Thursday, 28 September 2017
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WILLOWS, Calif.; Sept. 26, 2017 – Mendocino National Forest visitors may notice more Forest Service and contract employees working in developed and dispersed recreation sites and along forest roads soon. They will be wearing bright orange vests and standing near a sign that says “Traffic Survey Ahead.” These well-trained interviewers want to know about your visit to the National Forest. 

The National Visitor Use Monitoring (NVUM) survey has already been conducted once on every National Forest in the country. The Mendocino National Forest is working to update the information previously gathered as well as to look at recreation trends over time. The information provides National Forest managers with an estimate of how many people actually recreate on federal lands and what activities they engage in while there. Other important information is how satisfied people were with their visit and the economic impact of your recreation visit on the local economy. So many small towns are struggling and they hope that tourism may help strengthen their communities. This is one way to estimate the effects.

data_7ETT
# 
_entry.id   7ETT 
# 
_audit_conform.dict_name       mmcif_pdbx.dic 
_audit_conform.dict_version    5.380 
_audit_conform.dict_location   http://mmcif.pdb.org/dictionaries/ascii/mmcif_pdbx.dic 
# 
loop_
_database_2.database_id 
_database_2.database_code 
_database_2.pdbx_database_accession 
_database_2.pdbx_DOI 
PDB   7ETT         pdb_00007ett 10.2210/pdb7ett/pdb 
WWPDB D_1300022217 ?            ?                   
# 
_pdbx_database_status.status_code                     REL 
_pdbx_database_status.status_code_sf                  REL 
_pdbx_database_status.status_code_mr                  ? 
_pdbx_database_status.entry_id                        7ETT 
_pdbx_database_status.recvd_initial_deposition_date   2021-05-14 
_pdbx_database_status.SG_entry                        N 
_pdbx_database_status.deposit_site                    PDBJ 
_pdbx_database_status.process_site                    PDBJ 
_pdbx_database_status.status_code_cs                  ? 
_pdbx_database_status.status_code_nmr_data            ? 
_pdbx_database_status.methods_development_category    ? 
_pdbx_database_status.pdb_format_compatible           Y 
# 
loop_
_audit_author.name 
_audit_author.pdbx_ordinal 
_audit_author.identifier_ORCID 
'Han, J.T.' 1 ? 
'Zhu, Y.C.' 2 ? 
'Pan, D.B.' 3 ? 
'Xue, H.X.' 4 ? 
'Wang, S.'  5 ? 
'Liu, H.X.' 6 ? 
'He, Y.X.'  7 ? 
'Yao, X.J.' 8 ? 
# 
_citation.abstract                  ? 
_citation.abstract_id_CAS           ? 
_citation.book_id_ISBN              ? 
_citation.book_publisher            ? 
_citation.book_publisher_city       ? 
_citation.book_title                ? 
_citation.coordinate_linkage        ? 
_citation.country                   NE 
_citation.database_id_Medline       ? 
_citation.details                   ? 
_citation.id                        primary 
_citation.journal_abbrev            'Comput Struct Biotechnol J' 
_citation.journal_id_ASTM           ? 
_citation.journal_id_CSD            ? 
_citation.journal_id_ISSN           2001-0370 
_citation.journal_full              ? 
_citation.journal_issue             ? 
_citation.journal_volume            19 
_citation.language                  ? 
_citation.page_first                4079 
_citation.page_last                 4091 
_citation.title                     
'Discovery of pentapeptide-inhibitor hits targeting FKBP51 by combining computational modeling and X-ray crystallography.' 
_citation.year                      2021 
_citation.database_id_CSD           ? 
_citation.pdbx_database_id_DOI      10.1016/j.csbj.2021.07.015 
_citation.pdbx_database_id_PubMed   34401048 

This recreation visitor program gathers basic visitor information. All responses are totally confidential, in fact a person’s name is never written anywhere on the survey. The interview lasts about eight minutes. Every other visitor is asked a few additional questions which may take an extra five minutes. The questions visitors are asked include: where they recreated on the forest, how many people they traveled with, how long they were on the forest, what other recreation sites they visited while on the forest, and how satisfied they were with the facilities and services provided. About a third of the visitors will be asked to complete a confidential survey on recreation spending during their trip. 

Information collected in this national study will be used in local forest planning, at the state level, and even by Congress. The more they know about the visitors, especially their satisfaction and desires, the better managers can provide for their needs.

Although the survey is entirely voluntary, forest officials appreciate it if visitors pull up and answer a few questions. It’s important to gather information from local people using the forest as well as out-of-area visitors so all types of visitors are represented in the study. Please contact Katy Rich at 530-934-1199 for additional information or visit

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